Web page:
Kapish: And one of your current roles is that you're the Vice Chair of the Fiscal and Management Control Board for the MBTA. There is a story to how that board came to be. Can you orient us a little bit? It's 2015. Boston. The city is smacked with this series of snowstorms and public transit is completely shut down for over a week. How would you describe what's happening then? What came of the crisis?
Monica Yeah, 2015. It was a pivotal moment for us. We knew the first big storm was coming. You know, they had the projections for what the snowfall would be. We exceeded that by feet, and we do not get that level of snow normally. When we got the first snow storm, the first thing that we obviously had to do was clear the tracks. As we were starting to kind of get a hold of it and starting to get some of the tracks cleared. We got hit with another storm. Probably a couple days into it, it was just very clear that we could not clear this. We just couldn't do it. And so we had to shut down pretty much everything. Most agencies do not plan for that storm. Obviously now we plan for all sorts of different things because of climate change. But back then, we just didn't have it.
When this was all happening, a number of other things were occurring from a political standpoint. Basically, tons of people were being fired and a lot of other people were just kind of paralyzed with indecision as to what to do. And so coming out of that, the Governor did basically a full top down look at the agency to not only figure out how this happened, but why it would have happened in the first place. The governor decided to do was to create a five person board: Fiscal Management and Control Board. And instead of kind of your traditional political appointees to the board, they were subject matter experts.
Kapish [00:05:14] And in the years since its formation, the board as a whole seems to have made some fairly rider-centric decisions. I'm thinking both about the Better Bus Project, which is a multi-year project to improve bus lanes and stops, as well as the vote to transform the commuter rail network into more of a regional rail. What was the vision behind those votes?
Monica [00:05:34] We wanted to make the system better and we knew what the pain points were from a customer's standpoint. And I think when looking at the bus, hearing the numerous complaints from people looking at the on-time performance, looking at the infrastructure, it made it very apparent and easy for us to say that we needed to focus money on that. It carries one-third of our ridership. We needed to be dumping money into the bus fleet. We needed to be dumping money into the infrastructure, the bus stops and figuring out how to actually move people quicker.
And so that's when the dedicated lanes, the queue jumps and all of those things came together. And that wanting to focus on the biggest issues our riders had, I think is what led to a lot of these. So, I think one of the other issues we had is with the commuter rail and with the rail system. You can go multiple directions, but you can't move around the system. And that has been, I mean, that's been an issue that has been identified decades ago. So when we were looking at it just like: well how do we actually tackle this? What is that going to look like? And how do we make sure that plays well with the decisions we're making on bus?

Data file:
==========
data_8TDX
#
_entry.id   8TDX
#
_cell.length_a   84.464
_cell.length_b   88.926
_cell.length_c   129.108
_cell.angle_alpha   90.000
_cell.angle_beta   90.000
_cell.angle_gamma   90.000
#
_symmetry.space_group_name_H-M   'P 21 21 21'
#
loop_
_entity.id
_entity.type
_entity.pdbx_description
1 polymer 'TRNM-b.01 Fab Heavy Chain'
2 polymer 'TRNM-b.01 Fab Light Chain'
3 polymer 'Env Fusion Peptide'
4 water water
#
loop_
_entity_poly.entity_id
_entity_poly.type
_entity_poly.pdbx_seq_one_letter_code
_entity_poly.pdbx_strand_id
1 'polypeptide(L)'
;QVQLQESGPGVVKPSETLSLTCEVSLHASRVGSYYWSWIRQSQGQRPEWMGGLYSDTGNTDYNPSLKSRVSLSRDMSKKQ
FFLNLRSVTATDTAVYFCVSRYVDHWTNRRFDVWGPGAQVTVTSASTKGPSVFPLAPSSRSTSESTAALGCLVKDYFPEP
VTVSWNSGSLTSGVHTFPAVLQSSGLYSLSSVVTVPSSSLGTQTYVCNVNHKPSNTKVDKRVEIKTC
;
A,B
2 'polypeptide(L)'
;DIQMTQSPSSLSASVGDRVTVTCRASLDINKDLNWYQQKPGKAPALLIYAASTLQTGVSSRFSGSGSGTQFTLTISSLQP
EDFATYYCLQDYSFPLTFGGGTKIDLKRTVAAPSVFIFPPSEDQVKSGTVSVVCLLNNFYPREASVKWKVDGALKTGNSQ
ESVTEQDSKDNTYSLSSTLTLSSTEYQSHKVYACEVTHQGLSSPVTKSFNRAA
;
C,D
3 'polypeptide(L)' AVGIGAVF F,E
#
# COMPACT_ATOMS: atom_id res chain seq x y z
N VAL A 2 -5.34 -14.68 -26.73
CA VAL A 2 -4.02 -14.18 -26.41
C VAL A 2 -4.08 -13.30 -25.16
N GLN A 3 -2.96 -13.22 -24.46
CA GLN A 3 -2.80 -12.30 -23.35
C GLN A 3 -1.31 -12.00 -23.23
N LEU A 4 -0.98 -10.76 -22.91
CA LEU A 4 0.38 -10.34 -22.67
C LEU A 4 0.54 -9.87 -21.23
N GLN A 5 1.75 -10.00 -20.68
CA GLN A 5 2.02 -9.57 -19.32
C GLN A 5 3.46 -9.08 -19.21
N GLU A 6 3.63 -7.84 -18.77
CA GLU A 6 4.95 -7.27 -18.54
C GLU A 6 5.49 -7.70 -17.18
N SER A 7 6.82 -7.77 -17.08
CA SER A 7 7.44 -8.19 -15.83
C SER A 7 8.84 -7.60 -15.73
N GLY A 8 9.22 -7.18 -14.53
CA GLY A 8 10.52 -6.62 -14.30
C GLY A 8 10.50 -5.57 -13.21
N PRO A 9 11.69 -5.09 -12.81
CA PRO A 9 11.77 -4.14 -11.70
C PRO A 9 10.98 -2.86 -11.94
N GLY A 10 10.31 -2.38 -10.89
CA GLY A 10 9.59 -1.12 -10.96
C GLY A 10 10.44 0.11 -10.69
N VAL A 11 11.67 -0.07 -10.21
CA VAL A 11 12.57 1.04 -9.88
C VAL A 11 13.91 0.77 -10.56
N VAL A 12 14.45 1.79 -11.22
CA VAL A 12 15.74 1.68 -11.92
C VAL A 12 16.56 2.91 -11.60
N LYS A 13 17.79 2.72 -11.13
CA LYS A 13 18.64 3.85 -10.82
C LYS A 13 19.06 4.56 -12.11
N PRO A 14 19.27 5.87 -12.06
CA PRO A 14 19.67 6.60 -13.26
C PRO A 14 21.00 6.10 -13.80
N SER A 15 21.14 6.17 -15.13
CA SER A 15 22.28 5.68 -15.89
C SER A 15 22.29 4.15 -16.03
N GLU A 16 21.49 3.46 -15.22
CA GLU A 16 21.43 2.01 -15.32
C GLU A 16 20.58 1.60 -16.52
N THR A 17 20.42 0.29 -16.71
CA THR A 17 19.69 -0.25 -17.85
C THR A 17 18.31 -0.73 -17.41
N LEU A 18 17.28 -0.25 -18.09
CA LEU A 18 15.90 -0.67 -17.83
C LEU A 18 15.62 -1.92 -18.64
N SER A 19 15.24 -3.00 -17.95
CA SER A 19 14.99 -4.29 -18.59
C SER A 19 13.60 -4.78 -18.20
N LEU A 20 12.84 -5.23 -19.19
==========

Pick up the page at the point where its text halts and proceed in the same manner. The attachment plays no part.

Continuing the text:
And so that was where that whole transformation idea came together, because while we will only be here for a certain amount of time, transit works in decades. And if we didn't make that decision now, this was never going to get fixed.
Kapish [00:07:04] On that point of transit working in decades, I'm reminded of when you spoke at a TransitCenter event about how the MBTA has become more honest about the fact that it hasn't prioritized racial equity in its past. How did the agency come to that realization?
Monica: I mean, I think it's something anyone that has really been paying attention, living here has been very aware of. We are in an incredibly segregated region. You know, looking at the employment patterns, housing patterns, the difference between the school districts. It's very clear that there are lines have been drawn. And owning that ugly, ugly history and making that kind of the inspiration for what we were going to change because we've been ignoring these communities for so long. I think the other thing is, as a board, it was important for us to say this, to not gloss over it, but to say: "These were racist decisions." Here are some decisions we made more recently that are also racist and inequitable. Now, how do we address it? We recognize the problem. Now, how do we fix it.
Kapish [00:08:12] It's great to hear about how the board and agency have operated over the past few years. But of course, we're in a new crisis and there are lots of unknowns as the agency deals with coronavirus. What are some of the most pressing issues that the MBTA is now tasked with?